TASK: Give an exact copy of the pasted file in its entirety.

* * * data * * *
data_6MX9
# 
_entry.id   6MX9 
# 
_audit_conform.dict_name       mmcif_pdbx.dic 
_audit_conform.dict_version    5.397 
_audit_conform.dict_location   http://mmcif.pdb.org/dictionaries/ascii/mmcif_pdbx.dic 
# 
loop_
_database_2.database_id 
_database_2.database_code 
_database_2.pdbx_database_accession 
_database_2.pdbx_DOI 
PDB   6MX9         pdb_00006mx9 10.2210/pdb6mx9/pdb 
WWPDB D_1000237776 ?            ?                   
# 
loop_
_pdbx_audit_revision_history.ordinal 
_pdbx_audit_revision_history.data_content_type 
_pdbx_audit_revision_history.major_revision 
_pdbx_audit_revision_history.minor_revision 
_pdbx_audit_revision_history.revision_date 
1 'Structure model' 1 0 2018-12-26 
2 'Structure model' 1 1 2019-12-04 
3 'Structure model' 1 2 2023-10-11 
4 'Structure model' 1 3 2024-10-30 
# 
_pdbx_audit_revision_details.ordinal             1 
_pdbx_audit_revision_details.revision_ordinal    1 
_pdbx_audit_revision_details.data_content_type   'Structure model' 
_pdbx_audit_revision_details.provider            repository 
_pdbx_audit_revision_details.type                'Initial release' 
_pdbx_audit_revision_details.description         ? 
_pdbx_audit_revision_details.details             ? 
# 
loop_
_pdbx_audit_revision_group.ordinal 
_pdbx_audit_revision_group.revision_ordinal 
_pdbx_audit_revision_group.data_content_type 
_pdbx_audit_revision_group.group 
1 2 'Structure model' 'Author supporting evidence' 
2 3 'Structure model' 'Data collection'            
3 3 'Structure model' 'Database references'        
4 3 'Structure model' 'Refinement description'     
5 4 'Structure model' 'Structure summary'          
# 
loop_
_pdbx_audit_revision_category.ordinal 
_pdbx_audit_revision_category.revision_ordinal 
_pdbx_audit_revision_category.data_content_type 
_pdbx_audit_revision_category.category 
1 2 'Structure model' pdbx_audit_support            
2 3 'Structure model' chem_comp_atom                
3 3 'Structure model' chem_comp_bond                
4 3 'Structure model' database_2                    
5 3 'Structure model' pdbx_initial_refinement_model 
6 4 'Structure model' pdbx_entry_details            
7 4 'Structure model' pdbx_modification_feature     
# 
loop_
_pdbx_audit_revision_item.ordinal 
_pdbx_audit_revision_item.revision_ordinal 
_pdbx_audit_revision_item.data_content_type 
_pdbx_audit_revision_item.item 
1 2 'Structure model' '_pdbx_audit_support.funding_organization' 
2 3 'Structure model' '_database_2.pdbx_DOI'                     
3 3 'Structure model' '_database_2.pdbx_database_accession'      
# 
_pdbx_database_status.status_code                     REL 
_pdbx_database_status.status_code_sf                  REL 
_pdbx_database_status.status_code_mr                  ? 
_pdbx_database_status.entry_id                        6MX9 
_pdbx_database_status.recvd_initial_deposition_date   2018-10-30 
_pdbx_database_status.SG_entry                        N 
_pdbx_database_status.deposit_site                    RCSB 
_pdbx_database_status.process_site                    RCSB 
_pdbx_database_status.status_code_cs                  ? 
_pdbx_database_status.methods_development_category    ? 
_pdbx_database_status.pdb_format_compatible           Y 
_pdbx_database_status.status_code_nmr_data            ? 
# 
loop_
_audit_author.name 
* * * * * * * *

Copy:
data_6MX9
# 
_entry.id   6MX9 
# 
_audit_conform.dict_name       mmcif_pdbx.dic 
_audit_conform.dict_version    5.397 
_audit_conform.dict_location   http://mmcif.pdb.org/dictionaries/ascii/mmcif_pdbx.dic 
# 
loop_
_database_2.database_id 
_database_2.database_code 
_database_2.pdbx_database_accession 
_database_2.pdbx_DOI 
PDB   6MX9         pdb_00006mx9 10.2210/pdb6mx9/pdb 
WWPDB D_1000237776 ?            ?                   
# 
loop_
_pdbx_audit_revision_history.ordinal 
_pdbx_audit_revision_history.data_content_type 
_pdbx_audit_revision_history.major_revision 
_pdbx_audit_revision_history.minor_revision 
_pdbx_audit_revision_history.revision_date 
1 'Structure model' 1 0 2018-12-26 
2 'Structure model' 1 1 2019-12-04 
3 'Structure model' 1 2 2023-10-11 
4 'Structure model' 1 3 2024-10-30 
# 
_pdbx_audit_revision_details.ordinal             1 
_pdbx_audit_revision_details.revision_ordinal    1 
_pdbx_audit_revision_details.data_content_type   'Structure model' 
_pdbx_audit_revision_details.provider            repository 
_pdbx_audit_revision_details.type                'Initial release' 
_pdbx_audit_revision_details.description         ? 
_pdbx_audit_revision_details.details             ? 
# 
loop_
_pdbx_audit_revision_group.ordinal 
_pdbx_audit_revision_group.revision_ordinal 
_pdbx_audit_revision_group.data_content_type 
_pdbx_audit_revision_group.group 
1 2 'Structure model' 'Author supporting evidence' 
2 3 'Structure model' 'Data collection'            
3 3 'Structure model' 'Database references'        
4 3 'Structure model' 'Refinement description'     
5 4 'Structure model' 'Structure summary'          
# 
loop_
_pdbx_audit_revision_category.ordinal 
_pdbx_audit_revision_category.revision_ordinal 
_pdbx_audit_revision_category.data_content_type 
_pdbx_audit_revision_category.category 
1 2 'Structure model' pdbx_audit_support            
2 3 'Structure model' chem_comp_atom                
3 3 'Structure model' chem_comp_bond                
4 3 'Structure model' database_2                    
5 3 'Structure model' pdbx_initial_refinement_model 
6 4 'Structure model' pdbx_entry_details            
7 4 'Structure model' pdbx_modification_feature     
# 
loop_
_pdbx_audit_revision_item.ordinal 
_pdbx_audit_revision_item.revision_ordinal 
_pdbx_audit_revision_item.data_content_type 
_pdbx_audit_revision_item.item 
1 2 'Structure model' '_pdbx_audit_support.funding_organization' 
2 3 'Structure model' '_database_2.pdbx_DOI'                     
3 3 'Structure model' '_database_2.pdbx_database_accession'      
# 
_pdbx_database_status.status_code                     REL 
_pdbx_database_status.status_code_sf                  REL 
_pdbx_database_status.status_code_mr                  ? 
_pdbx_database_status.entry_id                        6MX9 
_pdbx_database_status.recvd_initial_deposition_date   2018-10-30 
_pdbx_database_status.SG_entry                        N 
_pdbx_database_status.deposit_site                    RCSB 
_pdbx_database_status.process_site                    RCSB 
_pdbx_database_status.status_code_cs                  ? 
_pdbx_database_status.methods_development_category    ? 
_pdbx_database_status.pdb_format_compatible           Y 
_pdbx_database_status.status_code_nmr_data            ? 
# 
loop_
_audit_author.name 